Latest Covid-19 (Coronavirus) News

16th MARCH 2022 - SCOTLAND Face Coverings Update
On the 15th March, the First Minister announced that there is to be NO change to the legal requirement for face coverings in most indoor public
settings and on transport. This includes businesses providing close contact services. This means that for at least another 2 weeks,
possibly closer to mid-April, there is a legal requirement to retain face coverings for both the therapist and their clients in all settings.
This also includes mobile. Therapists must also continue to wear a type IIR mask and eye protection when treating their clients face,
when the treatment necessitates the temporary removal of the clients face covering.
Medical exemptions apply for face coverings.
Scottish Government update is here

17th AUGUST 2021 - WALES Update
The main changes from Gov Wales with the update is to remove the legislative requirements and provide guidelines.
Whereas previously there had been specific instructions for Sports Massage, Acupuncture and Sports Therapy,
there is just a general update covering Close Contact Services.
Read further information from us here

15th JULY 2021 - ENGLAND Update
DUTY OF CARE - Advice for therapists in England only.
As per the latest Government Guidelines, the formal and legally required restrictions have been removed as of 19th July 2021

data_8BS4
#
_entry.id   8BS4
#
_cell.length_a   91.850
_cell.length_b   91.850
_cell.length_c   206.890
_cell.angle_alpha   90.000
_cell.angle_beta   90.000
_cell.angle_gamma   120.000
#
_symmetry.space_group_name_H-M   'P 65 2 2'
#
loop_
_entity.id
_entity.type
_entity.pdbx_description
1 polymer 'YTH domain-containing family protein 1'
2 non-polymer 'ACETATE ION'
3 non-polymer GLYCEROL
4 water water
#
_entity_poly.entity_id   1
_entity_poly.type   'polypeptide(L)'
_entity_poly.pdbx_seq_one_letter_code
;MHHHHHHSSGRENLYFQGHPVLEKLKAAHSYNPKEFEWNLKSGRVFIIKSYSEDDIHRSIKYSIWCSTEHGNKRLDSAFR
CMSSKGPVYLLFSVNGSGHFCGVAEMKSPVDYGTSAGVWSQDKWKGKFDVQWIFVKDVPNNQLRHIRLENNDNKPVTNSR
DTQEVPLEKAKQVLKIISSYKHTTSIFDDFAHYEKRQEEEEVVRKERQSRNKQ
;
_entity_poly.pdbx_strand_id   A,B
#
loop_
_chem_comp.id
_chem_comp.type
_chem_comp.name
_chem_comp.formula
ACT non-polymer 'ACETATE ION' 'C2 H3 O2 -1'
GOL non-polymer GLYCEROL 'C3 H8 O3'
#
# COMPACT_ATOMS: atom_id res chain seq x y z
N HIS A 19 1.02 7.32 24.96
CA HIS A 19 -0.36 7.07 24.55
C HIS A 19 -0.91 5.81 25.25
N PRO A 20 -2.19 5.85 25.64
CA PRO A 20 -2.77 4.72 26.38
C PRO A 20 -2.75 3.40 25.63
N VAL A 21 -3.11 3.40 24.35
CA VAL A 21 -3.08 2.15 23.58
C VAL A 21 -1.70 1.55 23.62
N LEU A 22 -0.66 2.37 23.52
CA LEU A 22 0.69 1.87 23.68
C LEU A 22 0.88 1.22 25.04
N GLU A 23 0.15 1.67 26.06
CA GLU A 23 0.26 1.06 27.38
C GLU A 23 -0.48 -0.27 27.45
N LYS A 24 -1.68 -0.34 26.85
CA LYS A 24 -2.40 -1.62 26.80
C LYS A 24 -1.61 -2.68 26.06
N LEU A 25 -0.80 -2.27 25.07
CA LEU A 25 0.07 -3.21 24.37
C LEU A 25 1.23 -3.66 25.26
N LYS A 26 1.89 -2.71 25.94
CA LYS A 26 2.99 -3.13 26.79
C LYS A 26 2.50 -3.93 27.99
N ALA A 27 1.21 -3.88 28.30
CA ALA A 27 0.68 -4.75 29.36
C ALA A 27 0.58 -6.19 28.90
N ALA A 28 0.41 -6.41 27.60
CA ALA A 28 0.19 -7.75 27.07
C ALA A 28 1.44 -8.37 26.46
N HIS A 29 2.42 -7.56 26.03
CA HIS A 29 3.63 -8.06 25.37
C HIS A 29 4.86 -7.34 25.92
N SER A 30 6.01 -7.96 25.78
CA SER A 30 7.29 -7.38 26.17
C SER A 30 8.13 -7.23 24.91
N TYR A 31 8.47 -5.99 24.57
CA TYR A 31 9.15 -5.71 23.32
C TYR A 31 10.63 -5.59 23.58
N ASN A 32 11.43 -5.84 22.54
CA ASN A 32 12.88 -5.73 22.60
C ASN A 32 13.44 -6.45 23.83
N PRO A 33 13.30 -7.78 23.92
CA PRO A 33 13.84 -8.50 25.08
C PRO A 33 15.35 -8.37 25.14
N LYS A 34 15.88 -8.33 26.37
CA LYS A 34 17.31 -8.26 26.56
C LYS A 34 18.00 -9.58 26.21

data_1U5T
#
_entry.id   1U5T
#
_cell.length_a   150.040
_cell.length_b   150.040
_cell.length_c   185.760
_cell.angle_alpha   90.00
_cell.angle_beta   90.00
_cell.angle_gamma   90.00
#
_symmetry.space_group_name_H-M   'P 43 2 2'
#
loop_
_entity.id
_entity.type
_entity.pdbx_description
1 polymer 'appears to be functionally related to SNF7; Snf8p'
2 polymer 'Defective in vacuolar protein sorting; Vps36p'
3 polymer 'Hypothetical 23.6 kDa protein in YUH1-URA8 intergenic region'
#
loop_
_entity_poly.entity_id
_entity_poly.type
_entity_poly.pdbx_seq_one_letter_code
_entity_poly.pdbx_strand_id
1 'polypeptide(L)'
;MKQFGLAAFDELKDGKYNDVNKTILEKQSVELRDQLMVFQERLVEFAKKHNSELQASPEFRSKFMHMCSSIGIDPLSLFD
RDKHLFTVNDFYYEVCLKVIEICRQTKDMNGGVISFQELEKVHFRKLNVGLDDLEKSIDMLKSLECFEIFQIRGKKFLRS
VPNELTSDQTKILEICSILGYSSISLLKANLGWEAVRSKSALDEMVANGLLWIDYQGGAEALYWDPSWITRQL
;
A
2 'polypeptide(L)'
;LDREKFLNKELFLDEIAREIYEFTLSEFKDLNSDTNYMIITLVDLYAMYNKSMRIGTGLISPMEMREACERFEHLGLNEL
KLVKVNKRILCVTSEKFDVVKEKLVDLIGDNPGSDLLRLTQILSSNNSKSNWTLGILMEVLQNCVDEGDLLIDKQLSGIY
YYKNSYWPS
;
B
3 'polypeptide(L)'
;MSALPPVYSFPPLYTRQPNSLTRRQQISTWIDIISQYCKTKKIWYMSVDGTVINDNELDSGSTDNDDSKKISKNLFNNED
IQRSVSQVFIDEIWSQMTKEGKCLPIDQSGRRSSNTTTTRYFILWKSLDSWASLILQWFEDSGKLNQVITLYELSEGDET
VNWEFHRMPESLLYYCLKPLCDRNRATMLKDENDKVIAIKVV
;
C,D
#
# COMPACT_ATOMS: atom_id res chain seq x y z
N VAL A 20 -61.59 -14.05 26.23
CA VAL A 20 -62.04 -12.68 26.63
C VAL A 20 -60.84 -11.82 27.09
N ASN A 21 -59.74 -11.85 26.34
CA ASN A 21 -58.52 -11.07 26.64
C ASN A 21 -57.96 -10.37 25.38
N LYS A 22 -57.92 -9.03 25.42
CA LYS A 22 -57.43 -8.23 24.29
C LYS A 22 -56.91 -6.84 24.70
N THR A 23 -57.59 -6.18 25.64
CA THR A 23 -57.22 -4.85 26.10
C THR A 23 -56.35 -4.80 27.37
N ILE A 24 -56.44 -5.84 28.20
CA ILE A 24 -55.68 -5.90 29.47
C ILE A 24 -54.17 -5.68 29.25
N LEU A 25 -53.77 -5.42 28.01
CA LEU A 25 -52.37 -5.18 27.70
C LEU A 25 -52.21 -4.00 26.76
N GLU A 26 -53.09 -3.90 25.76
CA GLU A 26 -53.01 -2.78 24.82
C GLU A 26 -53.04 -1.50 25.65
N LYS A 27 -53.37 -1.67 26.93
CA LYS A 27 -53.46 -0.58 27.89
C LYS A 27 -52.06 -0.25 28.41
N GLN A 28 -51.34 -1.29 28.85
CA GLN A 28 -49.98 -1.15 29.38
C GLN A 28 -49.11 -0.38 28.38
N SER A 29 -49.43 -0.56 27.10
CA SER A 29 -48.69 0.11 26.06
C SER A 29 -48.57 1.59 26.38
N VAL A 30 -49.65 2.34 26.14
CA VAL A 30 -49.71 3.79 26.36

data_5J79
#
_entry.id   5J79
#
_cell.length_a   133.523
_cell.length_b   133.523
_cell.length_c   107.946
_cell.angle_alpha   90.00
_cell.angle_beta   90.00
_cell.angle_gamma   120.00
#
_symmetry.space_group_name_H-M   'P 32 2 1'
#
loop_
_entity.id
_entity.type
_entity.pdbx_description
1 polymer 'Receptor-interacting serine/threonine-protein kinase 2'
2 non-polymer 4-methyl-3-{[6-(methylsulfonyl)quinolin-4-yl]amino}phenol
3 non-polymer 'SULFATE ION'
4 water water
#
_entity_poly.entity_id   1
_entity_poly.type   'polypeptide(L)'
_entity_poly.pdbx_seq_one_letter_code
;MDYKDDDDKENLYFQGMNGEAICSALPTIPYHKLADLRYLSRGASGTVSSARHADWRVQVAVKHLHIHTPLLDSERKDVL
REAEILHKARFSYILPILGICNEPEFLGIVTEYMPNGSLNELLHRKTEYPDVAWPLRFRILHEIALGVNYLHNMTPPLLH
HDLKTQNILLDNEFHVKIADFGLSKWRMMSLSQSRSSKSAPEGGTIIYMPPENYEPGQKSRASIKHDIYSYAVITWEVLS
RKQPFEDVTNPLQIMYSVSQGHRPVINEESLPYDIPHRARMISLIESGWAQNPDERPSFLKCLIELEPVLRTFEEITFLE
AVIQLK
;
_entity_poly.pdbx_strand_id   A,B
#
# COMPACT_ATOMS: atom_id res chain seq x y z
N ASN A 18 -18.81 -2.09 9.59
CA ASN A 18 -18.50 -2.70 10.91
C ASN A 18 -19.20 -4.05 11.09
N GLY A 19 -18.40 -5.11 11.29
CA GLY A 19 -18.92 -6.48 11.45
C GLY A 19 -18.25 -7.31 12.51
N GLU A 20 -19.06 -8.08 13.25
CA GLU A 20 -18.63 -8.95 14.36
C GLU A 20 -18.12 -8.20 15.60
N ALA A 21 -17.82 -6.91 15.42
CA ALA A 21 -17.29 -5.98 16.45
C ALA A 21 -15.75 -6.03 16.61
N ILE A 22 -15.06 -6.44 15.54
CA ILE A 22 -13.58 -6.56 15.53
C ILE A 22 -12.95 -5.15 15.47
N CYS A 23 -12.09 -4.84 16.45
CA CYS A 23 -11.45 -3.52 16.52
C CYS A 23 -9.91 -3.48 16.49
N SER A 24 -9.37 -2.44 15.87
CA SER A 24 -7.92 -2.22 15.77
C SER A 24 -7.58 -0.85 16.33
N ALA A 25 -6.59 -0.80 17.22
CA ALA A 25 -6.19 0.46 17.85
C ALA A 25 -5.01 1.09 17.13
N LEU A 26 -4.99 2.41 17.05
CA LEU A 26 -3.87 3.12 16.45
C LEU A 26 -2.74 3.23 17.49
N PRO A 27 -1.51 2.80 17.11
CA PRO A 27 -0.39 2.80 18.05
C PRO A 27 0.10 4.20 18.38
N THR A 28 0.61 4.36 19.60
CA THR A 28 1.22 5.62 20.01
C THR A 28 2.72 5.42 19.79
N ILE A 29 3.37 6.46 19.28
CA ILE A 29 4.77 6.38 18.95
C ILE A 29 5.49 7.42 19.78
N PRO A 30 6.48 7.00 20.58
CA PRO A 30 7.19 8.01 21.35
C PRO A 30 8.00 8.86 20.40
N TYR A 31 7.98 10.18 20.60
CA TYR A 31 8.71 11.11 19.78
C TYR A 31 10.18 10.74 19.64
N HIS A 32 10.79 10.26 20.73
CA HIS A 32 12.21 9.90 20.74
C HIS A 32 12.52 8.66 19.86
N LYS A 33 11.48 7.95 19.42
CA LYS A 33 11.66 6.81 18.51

and the onus is upon personal responsibility for ongoing protection.
Read further information from us here

GCMT Statement on COVID 19 – Coronavirus

As a Council tasked with the protection of our professional associations and the public, and in light of the developing situation with the recent outbreak of coronavirus (COVID-19), we refer organisations and individuals to the following guidance. The information and guidance is being updated regularly by the Department of Health and Social Care as well as Public Health England as the situation develops, so please remain alert for any updates. Guidance can be found here:


Covid-19 (Coronavirus) Resources - Updated 17th August 2021:


GCMT Mission Statement:

Providing a forum for industry discussion

The Council is an inclusive forum where Professional Associations and other organisations working in massage and soft tissue therapies can connect, discuss and resolve industry issues. The Council meets formally 3 times per year and one of these meetings will include the AGM.

We aim to represent the views of the whole spectrum of massage and soft tissue practitioners by working collectively in the best interests of the profession.


Aims and Objectives

The Council for Soft Tissue Therapies is the only forum where Professional Associations who represent massage and soft tissue therapies can come together to discuss and resolve industry issues.

The GCMT is the governing body for massage and soft tissue therapies that form all bodyworks and soft tissue techniques in the UK. We are a non-profit making body with the following aims and objectives:

  • To define and influence the quality of educational standards
  • To work together in the development of new and existing National Occupation Standards
  • To approve and support industry qualifications when appropriate
  • To act as a lobbying and pressure group in the areas of regulation, insurance and employment
  • To co-operate and collaborate for the benefit of our respective memberships and the broader profession
  • To share best practice and experience as Professional Associations
  • To encourage Professional Associations to develop evidence based research